ACL Food Fest 2014: 9 hits and misses

By Mike Sutter | Fed Man Walking | 10.10.14
 HIT: Fun Punch ($6) from JuiceLand. Juice is the ponytail guy at the Austin City Limits Festival you hope doesn’t talk to you. Blah blah antioxidants something something kale. ACL’s a party, and a party needs punch with grapes and strawberries and blackberries and junk floating in red stuff with lots of ice. We won’t tell the bros that the red stuff is pineapple, cherries and ginger, or that it’s revitalizing without being syrupy or burpy. They’re just going to pour vodka in it anyway.
 HIT: Rib boat ($10) from the Salt Lick. Listen, I’ve peeled off more than 10 bucks for three pork ribs enough times to be grateful for the value in this trio of ribs from one of Central Texas’ most popular barbecue barns. These ribs were close to what the Salt Lick does in Driftwood — where every weekend is like ACL — with strong smoke, a little juice left in the meat and proper tension on the bone, the flavors locked in with a semisweet glaze. This is the closest you’ll get to uncut (and unchopped) Texas barbecue at Zilker Park without a VIP wristband. And go ahead, squeeze on some of that sweet mustardy barbecue sauce. We won’t tell.
 MISS: Kimchi fries with beef bulgogi ($10) from Chi’Lantro BBQ. Korea called. It wants you to stop calling this bland ground beef “bulgogi.” Chi’Lantro’s kimchi fries were one of the most frustrating dishes I’ve had at ACL. And not just because I dropped the first boatload on myself, spilling a torrent of angry food from collar to shoelaces. (My fault, but the paper boat was too small, overloaded like timber on a Volkswagen.) No, it was frustrating because kimchi fries with bulgogi should be better than this, at least exotic and filling enough to justify the $10 price. Fewer fries, more kimchi, for starters. The scattershot threads were like giving Brad Pitt top billing in “True Romance” for his stoner cameo. We like Brad Pitt. We like kimchi. More of either never hurt anything. The fries were standard fast-food shoestrings, but they were hot and crisp, liberally dressed with sriracha aioli. They could have stopped there for respectable $4 fries. A few teaspoons of jar-grade kimchi, chopped onions and a hamburger patty’s worth of salted beef hardly carried it to $10. But they were selling boatloads of it. I’ll just wait on the dock for a different boat.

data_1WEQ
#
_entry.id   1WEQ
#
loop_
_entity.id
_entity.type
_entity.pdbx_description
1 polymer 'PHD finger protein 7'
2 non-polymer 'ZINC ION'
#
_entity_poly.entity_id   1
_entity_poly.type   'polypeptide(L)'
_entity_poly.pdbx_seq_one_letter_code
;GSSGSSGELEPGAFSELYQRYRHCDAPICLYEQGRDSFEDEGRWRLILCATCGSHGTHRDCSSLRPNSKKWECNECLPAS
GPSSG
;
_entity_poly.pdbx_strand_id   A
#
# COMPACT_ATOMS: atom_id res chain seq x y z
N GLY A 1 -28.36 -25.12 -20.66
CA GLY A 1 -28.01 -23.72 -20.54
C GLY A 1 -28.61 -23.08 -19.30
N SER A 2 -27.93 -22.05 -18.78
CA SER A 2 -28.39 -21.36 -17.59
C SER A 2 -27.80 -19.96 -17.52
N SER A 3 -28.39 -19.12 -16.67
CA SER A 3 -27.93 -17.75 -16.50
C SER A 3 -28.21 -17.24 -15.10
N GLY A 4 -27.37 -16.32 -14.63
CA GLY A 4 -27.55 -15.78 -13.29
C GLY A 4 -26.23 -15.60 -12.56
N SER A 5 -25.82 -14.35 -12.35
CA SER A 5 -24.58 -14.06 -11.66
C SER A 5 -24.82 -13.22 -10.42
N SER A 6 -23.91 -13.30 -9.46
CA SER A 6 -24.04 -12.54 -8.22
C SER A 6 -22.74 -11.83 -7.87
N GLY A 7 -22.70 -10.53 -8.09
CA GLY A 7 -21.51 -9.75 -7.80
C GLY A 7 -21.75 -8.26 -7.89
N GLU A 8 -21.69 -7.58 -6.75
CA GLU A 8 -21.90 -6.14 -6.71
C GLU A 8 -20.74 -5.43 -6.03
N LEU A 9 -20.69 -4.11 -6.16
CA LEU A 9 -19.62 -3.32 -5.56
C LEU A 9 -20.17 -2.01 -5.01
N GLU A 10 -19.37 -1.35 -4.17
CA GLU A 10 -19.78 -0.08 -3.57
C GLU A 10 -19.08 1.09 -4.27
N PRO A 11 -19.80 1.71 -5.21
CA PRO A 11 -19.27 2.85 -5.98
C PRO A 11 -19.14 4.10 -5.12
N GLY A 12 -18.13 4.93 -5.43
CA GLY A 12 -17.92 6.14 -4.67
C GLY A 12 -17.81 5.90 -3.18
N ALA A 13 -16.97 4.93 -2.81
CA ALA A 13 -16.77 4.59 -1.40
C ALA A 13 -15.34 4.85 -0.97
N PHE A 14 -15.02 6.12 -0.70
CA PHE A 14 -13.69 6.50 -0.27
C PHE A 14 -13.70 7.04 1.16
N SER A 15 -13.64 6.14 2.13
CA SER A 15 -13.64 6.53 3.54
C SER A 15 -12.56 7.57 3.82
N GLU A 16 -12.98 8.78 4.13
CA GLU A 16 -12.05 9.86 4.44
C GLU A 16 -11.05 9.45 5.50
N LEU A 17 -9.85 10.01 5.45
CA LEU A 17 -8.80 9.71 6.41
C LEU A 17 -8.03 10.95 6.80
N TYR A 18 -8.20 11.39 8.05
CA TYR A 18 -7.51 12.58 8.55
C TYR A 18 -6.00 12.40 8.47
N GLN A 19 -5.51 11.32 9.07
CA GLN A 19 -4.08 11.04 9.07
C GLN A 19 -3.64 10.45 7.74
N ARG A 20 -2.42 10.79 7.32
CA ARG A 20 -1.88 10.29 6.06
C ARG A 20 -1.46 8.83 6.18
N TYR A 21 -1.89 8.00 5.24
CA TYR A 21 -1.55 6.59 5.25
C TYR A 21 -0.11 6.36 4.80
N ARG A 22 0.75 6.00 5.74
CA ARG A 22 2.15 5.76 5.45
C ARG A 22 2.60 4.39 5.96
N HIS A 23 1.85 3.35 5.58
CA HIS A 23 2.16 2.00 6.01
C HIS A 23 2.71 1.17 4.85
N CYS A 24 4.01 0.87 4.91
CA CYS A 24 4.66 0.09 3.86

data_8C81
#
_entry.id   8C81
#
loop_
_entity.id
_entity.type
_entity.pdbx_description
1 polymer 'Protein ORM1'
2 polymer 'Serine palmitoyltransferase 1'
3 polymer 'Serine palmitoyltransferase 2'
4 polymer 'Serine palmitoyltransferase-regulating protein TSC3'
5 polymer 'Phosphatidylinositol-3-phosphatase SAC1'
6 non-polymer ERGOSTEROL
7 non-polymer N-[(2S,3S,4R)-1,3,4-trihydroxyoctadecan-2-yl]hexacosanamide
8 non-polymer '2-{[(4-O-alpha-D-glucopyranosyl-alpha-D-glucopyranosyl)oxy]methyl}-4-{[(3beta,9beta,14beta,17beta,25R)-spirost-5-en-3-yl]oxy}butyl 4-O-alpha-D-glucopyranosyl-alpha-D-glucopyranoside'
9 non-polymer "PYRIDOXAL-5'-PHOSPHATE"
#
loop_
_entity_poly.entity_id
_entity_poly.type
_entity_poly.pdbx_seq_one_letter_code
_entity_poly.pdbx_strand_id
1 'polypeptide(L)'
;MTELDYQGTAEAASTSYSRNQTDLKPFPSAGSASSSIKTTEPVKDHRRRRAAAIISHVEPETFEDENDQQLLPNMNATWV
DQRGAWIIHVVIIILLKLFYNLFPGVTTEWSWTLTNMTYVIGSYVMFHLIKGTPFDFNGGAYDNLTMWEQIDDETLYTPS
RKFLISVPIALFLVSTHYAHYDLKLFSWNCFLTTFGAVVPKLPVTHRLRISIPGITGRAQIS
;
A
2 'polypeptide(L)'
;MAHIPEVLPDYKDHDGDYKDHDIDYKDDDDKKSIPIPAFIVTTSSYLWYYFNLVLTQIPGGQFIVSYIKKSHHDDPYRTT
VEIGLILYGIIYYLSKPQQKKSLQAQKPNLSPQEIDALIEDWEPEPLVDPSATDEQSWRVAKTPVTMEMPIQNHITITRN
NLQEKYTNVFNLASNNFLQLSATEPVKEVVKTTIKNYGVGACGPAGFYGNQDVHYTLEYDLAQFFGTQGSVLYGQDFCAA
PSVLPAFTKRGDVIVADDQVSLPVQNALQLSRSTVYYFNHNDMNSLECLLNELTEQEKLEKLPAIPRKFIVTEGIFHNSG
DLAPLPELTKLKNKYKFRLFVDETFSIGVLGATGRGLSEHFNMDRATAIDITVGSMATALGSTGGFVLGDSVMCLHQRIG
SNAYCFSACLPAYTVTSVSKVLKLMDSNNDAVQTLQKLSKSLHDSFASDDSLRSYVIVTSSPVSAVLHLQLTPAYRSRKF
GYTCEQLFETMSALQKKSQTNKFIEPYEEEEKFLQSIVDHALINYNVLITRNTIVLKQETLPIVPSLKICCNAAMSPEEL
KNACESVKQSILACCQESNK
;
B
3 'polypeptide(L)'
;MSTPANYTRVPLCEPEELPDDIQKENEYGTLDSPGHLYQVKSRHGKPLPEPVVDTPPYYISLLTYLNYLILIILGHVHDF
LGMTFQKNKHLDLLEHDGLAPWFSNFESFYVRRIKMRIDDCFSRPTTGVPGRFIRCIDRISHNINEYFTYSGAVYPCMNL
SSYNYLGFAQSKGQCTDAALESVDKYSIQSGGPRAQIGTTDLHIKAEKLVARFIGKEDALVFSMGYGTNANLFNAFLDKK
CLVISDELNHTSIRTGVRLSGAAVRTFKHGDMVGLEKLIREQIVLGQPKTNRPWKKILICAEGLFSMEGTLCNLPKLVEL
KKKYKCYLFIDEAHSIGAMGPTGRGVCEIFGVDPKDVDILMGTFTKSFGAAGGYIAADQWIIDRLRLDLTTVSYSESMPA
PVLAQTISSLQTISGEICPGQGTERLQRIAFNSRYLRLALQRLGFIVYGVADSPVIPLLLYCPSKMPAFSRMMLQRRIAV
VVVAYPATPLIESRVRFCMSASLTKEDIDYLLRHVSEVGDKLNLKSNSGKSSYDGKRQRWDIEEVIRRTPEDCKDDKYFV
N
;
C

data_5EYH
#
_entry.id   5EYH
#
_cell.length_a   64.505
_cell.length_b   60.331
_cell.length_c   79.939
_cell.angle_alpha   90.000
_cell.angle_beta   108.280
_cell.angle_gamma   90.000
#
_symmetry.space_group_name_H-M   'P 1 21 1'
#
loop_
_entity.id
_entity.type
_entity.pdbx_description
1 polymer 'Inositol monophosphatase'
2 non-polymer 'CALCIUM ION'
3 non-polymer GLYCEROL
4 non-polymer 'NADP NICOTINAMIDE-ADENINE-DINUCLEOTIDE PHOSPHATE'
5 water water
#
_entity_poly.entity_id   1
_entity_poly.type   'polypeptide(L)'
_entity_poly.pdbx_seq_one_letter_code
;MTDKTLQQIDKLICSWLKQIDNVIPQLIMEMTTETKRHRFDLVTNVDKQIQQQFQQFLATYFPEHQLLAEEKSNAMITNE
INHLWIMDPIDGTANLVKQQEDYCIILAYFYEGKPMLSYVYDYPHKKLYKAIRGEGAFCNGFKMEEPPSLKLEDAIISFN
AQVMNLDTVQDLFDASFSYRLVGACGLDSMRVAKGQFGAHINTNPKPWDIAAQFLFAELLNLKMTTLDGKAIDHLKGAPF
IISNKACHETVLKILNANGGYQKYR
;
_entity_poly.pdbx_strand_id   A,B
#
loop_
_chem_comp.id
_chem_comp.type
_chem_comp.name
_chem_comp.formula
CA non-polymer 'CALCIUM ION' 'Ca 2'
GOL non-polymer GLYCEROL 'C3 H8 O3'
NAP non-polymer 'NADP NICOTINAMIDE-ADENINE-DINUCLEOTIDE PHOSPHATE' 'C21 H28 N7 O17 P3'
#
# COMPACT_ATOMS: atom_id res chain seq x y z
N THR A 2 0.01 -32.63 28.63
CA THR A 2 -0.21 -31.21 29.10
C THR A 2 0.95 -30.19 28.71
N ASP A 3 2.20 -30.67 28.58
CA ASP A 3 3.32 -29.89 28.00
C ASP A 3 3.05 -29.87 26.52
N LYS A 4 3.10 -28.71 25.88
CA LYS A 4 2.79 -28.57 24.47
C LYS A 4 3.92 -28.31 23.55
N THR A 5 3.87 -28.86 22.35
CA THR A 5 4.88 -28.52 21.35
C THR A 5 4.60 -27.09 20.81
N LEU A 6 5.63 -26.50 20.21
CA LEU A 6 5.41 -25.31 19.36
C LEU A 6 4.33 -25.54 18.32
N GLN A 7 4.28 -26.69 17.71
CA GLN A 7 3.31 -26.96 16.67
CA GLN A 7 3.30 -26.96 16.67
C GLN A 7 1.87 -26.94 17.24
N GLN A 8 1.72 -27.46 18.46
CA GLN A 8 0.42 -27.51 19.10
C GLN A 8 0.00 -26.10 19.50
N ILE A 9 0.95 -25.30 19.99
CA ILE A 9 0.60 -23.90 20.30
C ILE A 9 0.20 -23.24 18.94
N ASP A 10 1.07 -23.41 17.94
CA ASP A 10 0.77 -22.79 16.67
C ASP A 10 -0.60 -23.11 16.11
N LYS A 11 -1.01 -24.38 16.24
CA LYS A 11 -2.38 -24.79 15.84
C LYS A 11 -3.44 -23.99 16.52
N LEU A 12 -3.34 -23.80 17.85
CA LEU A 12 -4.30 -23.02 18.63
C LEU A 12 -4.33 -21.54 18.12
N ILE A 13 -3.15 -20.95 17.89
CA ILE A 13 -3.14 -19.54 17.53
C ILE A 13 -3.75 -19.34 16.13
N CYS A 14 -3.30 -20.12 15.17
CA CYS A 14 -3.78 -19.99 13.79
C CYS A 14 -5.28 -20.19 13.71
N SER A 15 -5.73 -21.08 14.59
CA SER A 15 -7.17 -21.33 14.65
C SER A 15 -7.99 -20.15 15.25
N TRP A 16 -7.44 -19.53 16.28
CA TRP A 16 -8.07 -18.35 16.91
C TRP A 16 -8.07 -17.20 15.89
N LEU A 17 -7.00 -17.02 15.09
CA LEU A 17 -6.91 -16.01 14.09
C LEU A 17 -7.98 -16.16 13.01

HIT: Jalapeño brisket tacos with Fritos (2 for $10) from Stubb’s Bar-B-Q. You might think that the guys who cook whole beef briskets over smoking logs would be incapable of subtlety, devoid of nuance. And you’d be right, mostly. But the people at Stubb’s who chopped that brisket with jalapeño nectar pulled it off. The pepper’s clean green heat started a little bit softer now, a little bit softer now, a little bit louder now, a little bit louder now. You get the idea, “Animal House” fans. Things never got to a full throw your hands up and shout, because the smoke kept a lid on that. The brisket fulminated at a low, smoky growl, lean enough to wear Lucky jeans but fat enough to undo the top button, you know, for comfort, with shards of bark in its after-dinner smile. But with all the Fritos at the festival, I’m starting to think ACL is getting kickbacks from Big Frito. Still, at $10 for a half-pound of brisket and two tortillas, the Stubb’s value is all that ... and a bag of chips.
 MISS: Gyro wrap ($7) and veggie plate with hummus and tabbouleh ($7) from Tinos Greek Cafe. This combination should have been the dark-horse winner of the festival midway. I say “should have” based on looks alone. Tinos folded the gyro into soft pita, a neutral canvas that made the alabaster tzatziki, red tomato and even the lazy pale green lettuce pop in relief against four saddle-brown strips of lamb and beef. The veggie plate was a clear, two-bay tray of herb-speckled tabbouleh and grainy hummus the color of antique ivory, a color shared by the warm circle of toasted pita that came with it. Take a picture of a healthy, refreshing $14 lunch for two. Except. Except that the gyro meat was like dried salt jerky, the hummus ran like a slurry river in search of more tahini twang and the tabbouleh’s tomatoes had started to turn sour. Good intentions. But with festival food at this level, good intentions aren’t good enough.